If you have ever considered a career as a healthcare professional, the dental hygiene career might be right for you. Dental hygienists are important members of the dental health care team who work with dentists in the delivery of dental care to patients. Hygienists use knowledge and clinical skills to counsel patients on dental hygiene care. These dental professionals must like helping people, enjoy working with their hands, and are interested in helping to prevent disease. A dental hygiene career offers women and men of all ages and backgrounds excellent career opportunities.
Dental hygienists are an integral part of a dental practice. They perform technical duties in addition to teaching patients appropriate oral hygiene techniques. The also counsel patients about good nutrition and its impact on their oral health. Employment of dental hygienists is expected to grow faster than average for all occupations through 2014. They also rank among the fastest growing occupations in response to increasing demand for dental care and an increased use of hygienists to perform services formerly done only by dentists. Population growth and greater retention of natural teeth will keep jobs prospects on the rise for dental hygienists. Also, as dentists’ become increasingly busy, they are predicted to hire more hygienists to perform preventive dental care, such as cleaning.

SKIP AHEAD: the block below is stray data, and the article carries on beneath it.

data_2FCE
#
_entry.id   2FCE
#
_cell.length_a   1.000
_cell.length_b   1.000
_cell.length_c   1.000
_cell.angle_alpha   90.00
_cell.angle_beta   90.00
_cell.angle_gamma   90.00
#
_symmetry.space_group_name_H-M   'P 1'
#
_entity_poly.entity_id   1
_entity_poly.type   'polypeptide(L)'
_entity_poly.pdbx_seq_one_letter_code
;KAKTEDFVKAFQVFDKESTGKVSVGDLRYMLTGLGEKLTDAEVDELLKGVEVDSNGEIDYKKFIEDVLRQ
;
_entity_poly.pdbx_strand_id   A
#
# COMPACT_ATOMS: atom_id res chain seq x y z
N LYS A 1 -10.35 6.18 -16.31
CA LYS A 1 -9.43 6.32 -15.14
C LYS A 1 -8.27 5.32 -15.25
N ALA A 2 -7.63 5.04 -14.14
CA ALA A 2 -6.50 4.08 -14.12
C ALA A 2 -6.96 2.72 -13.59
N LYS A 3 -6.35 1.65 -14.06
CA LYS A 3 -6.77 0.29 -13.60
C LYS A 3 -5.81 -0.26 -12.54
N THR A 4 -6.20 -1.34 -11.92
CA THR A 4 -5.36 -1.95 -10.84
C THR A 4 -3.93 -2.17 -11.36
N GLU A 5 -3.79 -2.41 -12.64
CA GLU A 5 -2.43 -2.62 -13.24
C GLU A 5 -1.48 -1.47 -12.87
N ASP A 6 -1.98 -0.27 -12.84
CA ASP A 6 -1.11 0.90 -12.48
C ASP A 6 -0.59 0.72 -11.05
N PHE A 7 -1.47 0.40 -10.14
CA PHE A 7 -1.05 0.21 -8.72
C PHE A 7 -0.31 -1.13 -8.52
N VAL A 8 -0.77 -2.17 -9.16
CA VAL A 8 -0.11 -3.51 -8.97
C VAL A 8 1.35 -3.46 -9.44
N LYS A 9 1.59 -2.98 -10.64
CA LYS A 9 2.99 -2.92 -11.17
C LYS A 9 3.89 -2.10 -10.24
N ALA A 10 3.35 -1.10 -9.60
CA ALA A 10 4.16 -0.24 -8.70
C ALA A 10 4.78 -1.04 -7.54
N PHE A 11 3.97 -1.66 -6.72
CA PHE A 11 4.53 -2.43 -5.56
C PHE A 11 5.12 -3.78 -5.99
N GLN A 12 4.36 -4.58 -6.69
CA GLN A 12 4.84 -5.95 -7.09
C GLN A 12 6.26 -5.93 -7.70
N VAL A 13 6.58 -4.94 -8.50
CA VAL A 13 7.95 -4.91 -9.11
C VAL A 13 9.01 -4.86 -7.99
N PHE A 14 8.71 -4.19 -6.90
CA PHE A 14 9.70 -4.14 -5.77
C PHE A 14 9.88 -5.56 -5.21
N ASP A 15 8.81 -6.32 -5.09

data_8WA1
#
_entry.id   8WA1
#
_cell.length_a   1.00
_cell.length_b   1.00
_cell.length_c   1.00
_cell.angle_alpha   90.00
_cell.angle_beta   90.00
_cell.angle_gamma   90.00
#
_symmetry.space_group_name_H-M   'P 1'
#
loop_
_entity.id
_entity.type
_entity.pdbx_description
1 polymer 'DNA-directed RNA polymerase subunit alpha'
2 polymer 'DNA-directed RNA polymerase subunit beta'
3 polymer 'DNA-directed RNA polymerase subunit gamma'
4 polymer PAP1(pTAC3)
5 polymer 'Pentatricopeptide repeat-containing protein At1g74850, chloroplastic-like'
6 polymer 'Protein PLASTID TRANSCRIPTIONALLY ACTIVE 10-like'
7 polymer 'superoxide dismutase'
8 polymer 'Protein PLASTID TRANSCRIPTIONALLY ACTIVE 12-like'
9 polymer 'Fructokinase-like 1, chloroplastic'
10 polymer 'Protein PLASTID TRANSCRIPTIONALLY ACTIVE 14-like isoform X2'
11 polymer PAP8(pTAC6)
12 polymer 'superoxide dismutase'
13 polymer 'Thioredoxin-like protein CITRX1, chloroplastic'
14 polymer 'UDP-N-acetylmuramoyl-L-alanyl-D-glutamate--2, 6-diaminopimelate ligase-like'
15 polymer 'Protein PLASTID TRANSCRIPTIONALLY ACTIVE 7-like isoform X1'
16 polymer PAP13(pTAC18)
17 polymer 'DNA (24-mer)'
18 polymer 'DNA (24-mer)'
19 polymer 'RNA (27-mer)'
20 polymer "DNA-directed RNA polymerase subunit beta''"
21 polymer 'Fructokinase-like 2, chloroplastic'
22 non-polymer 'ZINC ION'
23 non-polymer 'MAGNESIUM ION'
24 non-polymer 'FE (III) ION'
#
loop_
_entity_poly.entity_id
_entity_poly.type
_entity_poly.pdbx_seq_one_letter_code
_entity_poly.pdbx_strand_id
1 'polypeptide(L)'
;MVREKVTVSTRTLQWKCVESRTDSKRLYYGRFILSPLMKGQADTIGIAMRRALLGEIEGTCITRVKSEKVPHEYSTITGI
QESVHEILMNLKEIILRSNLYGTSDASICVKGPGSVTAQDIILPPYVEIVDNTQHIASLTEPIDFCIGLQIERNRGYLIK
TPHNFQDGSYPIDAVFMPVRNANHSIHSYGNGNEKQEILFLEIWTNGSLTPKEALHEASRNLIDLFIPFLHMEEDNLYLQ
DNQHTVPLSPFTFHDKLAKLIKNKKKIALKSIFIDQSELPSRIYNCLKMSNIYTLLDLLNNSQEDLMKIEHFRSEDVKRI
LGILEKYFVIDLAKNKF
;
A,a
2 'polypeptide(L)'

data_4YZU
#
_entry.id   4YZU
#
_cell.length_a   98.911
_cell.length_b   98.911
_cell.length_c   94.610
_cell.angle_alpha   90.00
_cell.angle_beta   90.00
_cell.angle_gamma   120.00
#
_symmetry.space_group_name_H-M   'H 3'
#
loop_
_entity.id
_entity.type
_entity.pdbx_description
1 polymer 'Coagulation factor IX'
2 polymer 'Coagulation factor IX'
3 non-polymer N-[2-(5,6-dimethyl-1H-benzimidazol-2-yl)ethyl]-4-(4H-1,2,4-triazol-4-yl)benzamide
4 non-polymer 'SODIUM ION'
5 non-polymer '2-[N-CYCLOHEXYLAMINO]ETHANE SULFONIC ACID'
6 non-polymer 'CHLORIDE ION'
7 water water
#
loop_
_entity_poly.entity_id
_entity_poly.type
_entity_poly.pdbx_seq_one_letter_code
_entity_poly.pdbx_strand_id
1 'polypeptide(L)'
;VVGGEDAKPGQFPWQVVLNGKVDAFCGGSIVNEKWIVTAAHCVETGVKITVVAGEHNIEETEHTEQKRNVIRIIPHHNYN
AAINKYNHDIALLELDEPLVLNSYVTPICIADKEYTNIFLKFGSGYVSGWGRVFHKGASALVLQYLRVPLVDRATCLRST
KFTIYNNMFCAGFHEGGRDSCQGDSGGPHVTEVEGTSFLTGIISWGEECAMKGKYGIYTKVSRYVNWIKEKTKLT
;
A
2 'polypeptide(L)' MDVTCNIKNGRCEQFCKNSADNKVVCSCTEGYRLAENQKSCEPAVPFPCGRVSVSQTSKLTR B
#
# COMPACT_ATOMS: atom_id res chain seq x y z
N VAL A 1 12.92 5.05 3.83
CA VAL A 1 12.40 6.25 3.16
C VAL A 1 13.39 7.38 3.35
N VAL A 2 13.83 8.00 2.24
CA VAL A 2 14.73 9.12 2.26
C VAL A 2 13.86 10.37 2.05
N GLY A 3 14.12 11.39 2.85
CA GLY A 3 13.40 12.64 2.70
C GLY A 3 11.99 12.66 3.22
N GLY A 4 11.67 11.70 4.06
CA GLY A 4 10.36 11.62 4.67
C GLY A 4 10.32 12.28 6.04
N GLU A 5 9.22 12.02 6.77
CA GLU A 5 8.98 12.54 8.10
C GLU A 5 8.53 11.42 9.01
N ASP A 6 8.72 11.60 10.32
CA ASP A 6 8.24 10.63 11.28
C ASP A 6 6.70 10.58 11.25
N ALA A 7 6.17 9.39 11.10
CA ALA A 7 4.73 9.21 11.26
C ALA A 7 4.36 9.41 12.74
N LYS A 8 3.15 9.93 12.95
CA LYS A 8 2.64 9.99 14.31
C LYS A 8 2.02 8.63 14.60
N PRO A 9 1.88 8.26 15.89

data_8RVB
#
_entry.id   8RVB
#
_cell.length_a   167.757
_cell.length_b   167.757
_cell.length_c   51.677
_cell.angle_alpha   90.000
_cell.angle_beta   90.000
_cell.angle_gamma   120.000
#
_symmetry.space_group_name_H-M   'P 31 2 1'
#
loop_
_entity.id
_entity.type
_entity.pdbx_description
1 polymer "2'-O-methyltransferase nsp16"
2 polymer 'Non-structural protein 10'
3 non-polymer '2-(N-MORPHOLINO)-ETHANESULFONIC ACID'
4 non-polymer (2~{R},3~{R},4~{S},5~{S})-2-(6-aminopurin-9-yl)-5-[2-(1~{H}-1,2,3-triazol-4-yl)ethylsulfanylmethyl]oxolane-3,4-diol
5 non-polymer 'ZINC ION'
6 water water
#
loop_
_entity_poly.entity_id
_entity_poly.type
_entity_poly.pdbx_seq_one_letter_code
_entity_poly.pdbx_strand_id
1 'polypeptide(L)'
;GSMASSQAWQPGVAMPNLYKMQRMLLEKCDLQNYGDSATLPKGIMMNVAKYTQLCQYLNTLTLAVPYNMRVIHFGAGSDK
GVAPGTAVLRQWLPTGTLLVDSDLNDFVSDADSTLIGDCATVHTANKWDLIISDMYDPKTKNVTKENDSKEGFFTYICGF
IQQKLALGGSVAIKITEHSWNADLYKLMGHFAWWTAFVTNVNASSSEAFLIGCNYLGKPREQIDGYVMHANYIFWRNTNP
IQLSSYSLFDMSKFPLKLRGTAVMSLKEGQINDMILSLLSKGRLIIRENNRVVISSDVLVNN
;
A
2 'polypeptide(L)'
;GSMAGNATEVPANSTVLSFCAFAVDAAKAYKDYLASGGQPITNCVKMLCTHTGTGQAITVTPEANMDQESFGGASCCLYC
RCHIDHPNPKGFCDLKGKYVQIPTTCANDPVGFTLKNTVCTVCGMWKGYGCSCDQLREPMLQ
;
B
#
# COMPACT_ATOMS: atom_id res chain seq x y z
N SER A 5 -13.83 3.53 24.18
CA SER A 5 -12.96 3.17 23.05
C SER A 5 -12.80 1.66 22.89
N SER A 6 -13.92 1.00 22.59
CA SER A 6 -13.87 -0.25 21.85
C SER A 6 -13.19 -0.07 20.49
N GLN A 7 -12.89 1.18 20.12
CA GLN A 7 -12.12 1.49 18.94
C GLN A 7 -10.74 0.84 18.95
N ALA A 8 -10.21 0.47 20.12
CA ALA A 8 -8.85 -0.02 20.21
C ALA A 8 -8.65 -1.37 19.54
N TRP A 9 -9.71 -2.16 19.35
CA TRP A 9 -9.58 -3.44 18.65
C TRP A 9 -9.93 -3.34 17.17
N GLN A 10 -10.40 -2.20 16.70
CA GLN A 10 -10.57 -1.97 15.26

In 2004, the Commission on Dental Accreditation (http://www.ada.org/) accredited 266 programs in dental hygiene. A high school diploma and college entrance test scores are typically requisite for admission to a dental hygiene program. A minimum of two years of college education that combines classroom and clinical coursework is necessary to become a dental hygienist. Most dental hygiene programs grant an associate degree, while others offer a certificate, a bachelor’s degree, or a master’s degree. An associate degree or certificate in dental hygiene is normally required to work in a private dental office. A bachelor’s degree or master’s degree is required for research, teaching, or clinical practice in public or school health programs. While enrolled in a dental hygiene program, students will study histology (the study of tissue structure), periodontology (the study of gum diseases), pathology, dental materials, and clinical dental hygiene to prepare them for work in the field.
Dental hygienists held approximately 158,000 jobs last year. Even with this high number of employed hygienists, the number of jobs available exceeds the qualified candidates available to fill them. More than half of all dental hygienists work what is considered to be part time or less than 35 hours a week. Nearly all dental hygienists work in dentists’ offices, with very few employed in other areas. The median hourly earnings of dental hygienists were $28.05. These earnings will vary slightly by geographic location, and experience.